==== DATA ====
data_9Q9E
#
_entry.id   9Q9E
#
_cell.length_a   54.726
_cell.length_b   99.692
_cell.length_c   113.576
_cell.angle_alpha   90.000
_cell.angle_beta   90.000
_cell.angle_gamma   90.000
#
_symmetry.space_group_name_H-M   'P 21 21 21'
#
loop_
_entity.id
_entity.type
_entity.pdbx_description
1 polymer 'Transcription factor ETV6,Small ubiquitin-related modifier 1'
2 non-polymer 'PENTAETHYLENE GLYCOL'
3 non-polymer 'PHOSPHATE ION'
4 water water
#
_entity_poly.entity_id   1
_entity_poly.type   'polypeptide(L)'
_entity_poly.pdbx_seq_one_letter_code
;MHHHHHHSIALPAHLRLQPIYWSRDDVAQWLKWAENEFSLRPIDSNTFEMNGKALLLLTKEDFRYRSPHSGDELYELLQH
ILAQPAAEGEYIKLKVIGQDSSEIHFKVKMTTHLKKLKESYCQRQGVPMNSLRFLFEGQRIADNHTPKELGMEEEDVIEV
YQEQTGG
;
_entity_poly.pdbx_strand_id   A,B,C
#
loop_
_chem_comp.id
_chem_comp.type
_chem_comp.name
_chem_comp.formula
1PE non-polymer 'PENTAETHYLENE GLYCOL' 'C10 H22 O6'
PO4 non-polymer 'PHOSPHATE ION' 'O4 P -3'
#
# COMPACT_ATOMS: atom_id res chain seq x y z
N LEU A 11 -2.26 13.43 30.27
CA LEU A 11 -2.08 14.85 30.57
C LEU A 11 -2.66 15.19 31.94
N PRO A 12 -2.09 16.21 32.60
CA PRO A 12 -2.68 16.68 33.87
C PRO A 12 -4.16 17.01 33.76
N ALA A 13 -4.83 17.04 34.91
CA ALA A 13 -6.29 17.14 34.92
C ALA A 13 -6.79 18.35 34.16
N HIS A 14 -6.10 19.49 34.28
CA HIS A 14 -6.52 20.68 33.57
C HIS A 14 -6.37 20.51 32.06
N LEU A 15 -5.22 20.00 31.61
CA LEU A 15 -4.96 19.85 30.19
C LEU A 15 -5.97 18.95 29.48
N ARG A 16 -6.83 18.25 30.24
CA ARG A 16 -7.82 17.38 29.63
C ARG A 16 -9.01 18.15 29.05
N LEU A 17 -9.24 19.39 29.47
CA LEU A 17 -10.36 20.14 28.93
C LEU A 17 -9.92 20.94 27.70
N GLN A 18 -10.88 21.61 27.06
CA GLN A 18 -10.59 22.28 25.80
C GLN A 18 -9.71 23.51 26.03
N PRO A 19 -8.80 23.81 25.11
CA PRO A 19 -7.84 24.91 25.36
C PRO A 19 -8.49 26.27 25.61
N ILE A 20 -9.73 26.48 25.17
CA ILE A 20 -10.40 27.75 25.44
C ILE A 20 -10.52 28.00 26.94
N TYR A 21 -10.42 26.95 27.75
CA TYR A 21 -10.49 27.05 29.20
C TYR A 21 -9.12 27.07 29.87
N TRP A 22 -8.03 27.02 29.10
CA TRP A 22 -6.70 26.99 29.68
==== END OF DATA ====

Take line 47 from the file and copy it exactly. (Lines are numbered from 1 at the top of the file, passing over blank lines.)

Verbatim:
N ALA A 13 -4.83 17.04 34.91